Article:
Wednesday, 9 March 2016

Twitter Ads, Book Sales And Promoting Birdkill

You know I've got a new book out, right?


I've been playing about a bit with analytics and Twitter ad campaigns. I'm a big fan of Twitter and thought it would be interesting to see what I could get up to in terms of promotions and generally try a couple of things out. I've run Google adwords campaigns in the past and was particularly interested to see how Twitter stacked up against Goog.

Twitter offers a pretty powerful set of dashboards allowing you to analyse your tweets, as well as run promotions to audiences you select. There are a number of ways of slicing and dicing this, by behaviours, interests or contextually based on actions. You can also target other people's followers, which is a bit 'Google' - at the same time mighty handy and also a little creepy.

Generally, book promotion tweets invite lower engagement rates unless they mark real milestones or events or contain some element of wit, news or opinion. Nobody would be surprised to know that 'buy my book' doesn't really cut it.

Timing is also... everything. First thing in the morning, elevenses and evening tweets tend to do better. And so do book tweets that follow a wider non-book tweet, typically an interesting content share.

I ran a campaign over the past weekend which targeted a range of key words, principally 'read' and 'book'. I limited it to the UAE, US and UK and ran it over two days with a total budget of $100. The campaign was based around two tweets and two 'cards', which are a graphical element with a link displayed. Here are those very cards:

Each card graphic is 800 x 320 pixels. So each ad gives you a call to action opportunity with a tweet, a graphic and a clickable link. It's quite a neat wee package. The above turned into the below when I'd finished with 'em:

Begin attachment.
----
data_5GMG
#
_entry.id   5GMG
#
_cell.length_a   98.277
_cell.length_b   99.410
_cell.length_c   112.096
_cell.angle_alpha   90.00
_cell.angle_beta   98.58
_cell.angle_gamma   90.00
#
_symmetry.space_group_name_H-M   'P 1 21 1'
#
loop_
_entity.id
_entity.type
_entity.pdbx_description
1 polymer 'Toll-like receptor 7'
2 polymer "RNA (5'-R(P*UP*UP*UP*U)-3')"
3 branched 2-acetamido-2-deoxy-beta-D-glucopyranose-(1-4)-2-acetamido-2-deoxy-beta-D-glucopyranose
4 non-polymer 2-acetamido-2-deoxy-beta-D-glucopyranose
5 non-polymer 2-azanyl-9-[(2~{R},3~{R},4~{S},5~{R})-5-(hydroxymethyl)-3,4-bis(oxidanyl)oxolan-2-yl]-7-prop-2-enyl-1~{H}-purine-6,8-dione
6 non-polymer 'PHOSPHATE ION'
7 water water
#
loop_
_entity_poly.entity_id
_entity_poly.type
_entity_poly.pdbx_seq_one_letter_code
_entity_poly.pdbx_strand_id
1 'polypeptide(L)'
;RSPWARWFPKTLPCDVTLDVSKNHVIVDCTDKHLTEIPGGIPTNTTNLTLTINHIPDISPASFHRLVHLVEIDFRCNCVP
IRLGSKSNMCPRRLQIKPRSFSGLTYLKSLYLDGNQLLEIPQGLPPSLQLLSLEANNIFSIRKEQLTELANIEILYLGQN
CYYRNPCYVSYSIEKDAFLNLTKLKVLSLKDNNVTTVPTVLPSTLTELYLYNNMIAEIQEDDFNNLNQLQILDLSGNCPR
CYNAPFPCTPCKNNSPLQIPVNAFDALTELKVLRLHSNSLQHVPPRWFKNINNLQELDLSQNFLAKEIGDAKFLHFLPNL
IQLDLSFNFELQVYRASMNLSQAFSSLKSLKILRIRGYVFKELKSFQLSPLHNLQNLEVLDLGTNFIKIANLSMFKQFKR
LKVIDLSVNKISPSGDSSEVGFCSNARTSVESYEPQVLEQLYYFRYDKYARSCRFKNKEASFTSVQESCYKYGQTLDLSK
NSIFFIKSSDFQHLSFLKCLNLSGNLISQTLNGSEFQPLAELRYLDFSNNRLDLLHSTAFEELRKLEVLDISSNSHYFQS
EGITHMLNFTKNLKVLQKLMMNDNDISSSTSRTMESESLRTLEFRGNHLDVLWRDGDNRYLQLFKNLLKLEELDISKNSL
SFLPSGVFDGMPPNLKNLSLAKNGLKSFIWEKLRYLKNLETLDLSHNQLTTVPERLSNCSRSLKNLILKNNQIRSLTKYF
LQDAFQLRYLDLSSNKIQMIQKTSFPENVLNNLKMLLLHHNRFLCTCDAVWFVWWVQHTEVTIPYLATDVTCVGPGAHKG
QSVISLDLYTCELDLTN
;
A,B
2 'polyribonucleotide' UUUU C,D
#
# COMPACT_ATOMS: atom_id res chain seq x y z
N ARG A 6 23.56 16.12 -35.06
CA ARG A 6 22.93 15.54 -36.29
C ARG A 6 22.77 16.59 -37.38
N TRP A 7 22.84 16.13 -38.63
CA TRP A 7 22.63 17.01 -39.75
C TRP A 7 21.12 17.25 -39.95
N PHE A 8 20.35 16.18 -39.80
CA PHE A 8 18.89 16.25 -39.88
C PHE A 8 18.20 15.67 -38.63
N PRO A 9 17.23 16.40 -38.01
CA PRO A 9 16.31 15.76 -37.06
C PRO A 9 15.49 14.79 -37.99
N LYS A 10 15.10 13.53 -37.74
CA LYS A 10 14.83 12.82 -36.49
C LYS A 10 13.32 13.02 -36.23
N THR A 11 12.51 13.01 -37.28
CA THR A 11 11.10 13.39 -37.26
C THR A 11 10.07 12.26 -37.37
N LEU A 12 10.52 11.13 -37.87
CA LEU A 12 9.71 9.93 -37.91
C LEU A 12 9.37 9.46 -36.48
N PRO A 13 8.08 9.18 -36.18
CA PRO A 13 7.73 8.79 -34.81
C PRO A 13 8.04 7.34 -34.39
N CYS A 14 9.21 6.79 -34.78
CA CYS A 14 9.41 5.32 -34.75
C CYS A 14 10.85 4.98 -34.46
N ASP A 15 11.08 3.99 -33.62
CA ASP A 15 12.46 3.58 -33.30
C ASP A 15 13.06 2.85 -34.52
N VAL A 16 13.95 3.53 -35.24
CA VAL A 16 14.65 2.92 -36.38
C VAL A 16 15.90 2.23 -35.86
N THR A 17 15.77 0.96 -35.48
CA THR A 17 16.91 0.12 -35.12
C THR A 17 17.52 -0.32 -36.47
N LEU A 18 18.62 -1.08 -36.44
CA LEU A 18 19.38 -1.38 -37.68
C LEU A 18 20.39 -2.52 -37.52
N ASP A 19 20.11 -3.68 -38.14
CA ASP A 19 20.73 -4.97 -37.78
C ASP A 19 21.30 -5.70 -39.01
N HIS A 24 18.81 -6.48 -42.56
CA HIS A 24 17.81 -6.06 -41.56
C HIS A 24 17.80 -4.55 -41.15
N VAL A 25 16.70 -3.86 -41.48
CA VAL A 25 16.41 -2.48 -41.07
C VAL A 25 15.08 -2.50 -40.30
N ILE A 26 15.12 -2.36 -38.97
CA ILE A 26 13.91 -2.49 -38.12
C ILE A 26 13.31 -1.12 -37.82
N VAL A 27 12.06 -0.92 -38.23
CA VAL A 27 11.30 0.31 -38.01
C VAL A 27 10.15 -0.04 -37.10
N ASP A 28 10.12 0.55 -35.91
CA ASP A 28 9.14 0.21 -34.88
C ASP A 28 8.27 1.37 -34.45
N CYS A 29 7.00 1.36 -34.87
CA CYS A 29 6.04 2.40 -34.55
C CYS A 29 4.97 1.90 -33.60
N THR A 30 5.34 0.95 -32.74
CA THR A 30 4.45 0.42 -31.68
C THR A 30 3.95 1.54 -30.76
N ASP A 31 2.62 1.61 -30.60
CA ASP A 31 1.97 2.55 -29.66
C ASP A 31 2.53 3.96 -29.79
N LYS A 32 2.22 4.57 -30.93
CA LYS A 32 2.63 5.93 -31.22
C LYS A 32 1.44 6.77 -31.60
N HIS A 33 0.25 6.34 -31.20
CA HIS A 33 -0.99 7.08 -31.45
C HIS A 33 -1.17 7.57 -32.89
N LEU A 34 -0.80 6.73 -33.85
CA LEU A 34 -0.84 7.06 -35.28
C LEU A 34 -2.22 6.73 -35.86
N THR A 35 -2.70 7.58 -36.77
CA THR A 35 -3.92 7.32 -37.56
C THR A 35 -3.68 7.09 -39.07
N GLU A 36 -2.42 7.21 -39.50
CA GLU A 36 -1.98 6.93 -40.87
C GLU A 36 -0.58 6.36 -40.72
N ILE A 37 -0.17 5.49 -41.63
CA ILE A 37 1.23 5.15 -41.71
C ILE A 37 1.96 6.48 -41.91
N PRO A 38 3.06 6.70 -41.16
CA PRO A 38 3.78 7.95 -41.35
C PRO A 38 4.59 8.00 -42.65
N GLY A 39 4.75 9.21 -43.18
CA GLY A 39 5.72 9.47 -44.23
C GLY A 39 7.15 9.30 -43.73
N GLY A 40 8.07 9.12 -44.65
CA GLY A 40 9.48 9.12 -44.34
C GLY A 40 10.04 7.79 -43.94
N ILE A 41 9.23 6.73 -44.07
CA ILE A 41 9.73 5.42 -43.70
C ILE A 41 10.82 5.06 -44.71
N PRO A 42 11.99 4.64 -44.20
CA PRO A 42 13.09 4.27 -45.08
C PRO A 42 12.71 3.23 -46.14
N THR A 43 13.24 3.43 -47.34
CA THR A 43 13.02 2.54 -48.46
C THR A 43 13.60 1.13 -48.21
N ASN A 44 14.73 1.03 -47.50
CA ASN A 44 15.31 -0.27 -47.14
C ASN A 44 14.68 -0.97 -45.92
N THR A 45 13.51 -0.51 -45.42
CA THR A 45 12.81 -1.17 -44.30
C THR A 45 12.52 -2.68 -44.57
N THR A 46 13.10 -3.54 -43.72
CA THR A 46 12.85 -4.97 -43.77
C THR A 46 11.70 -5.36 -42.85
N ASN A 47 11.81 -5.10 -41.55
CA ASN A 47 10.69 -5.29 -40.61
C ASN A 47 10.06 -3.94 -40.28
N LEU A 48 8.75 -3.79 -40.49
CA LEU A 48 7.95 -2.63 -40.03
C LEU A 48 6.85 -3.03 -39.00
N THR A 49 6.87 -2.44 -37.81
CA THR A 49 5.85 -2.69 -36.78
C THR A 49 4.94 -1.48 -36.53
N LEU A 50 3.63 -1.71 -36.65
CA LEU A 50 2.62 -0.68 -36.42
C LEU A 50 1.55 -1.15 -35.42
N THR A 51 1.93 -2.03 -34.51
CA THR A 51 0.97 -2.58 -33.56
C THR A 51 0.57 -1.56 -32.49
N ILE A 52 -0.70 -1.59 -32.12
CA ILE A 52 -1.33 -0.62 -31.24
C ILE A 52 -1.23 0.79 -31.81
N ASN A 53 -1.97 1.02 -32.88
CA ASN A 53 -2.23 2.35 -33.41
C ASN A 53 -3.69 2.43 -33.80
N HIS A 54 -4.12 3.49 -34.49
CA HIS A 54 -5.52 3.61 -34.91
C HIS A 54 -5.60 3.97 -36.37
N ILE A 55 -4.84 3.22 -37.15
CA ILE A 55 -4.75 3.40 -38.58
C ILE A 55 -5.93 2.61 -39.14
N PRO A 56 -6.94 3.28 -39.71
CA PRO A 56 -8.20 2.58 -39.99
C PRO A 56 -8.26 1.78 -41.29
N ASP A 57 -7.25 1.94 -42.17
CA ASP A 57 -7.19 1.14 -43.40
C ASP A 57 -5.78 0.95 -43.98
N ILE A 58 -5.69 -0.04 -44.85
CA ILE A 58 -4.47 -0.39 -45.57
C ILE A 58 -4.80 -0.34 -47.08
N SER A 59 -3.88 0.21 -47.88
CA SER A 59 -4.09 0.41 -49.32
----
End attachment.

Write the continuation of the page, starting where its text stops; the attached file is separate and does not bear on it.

The above got $79.29 of my spend, generating 25,970 impressions and 126 clicks.

This one got just $20.71 of my spend, but generated 13,690 impressions and 35 clicks.

Both ads performed similarly, costing around $0.60 per click. So in total my two-day campaign generated 39,660 impressions and 163 clicks to my Amazon page.

What happened? I hear you asking. How many books did you sell over this period?


And I can't even be sure that one came from Twitter, because Amazon doesn't offer the same sort of analytics to authors. It shouldn't really come as a surprise, it's pretty consistent with McNabb's Law of Clicks actually.

I'm running a second campaign now, which targets a number of local UAE handles connected to reading, literature and culture with a much wider selection of creatives. That's costing more per click but getting more clicks per impression. Generally, I found Twitter easier to get my head around and more diverse than Google, but to be honest I'm not really a dashboard kind of boy...

And I'm clearly just playing around here, but there's room to explore a great deal more, leveraging different routes to find, attract and convert readers. That all costs money, of course, and at $100 for one book sale, I can see the route to bankruptcy is not only paved with gold, but also quite comprehensively greased.

Are the messages wrong? The creatives goofy? The targeting atrocious? These are all subjective and yet the dashboards available mean you can refine these, testing what is working and what isn't, increasing your success rate with each iteration. What fascinates me is how 163 people clicked on a link to Amazon and didn't click on 'Buy now'.

Anyway, it's been interesting and I'll continue to play around with it all. I hope the above is useful to someone, somewhere. And if you have any comments, views or insights, you know where to find me: @alexandermcnabb...

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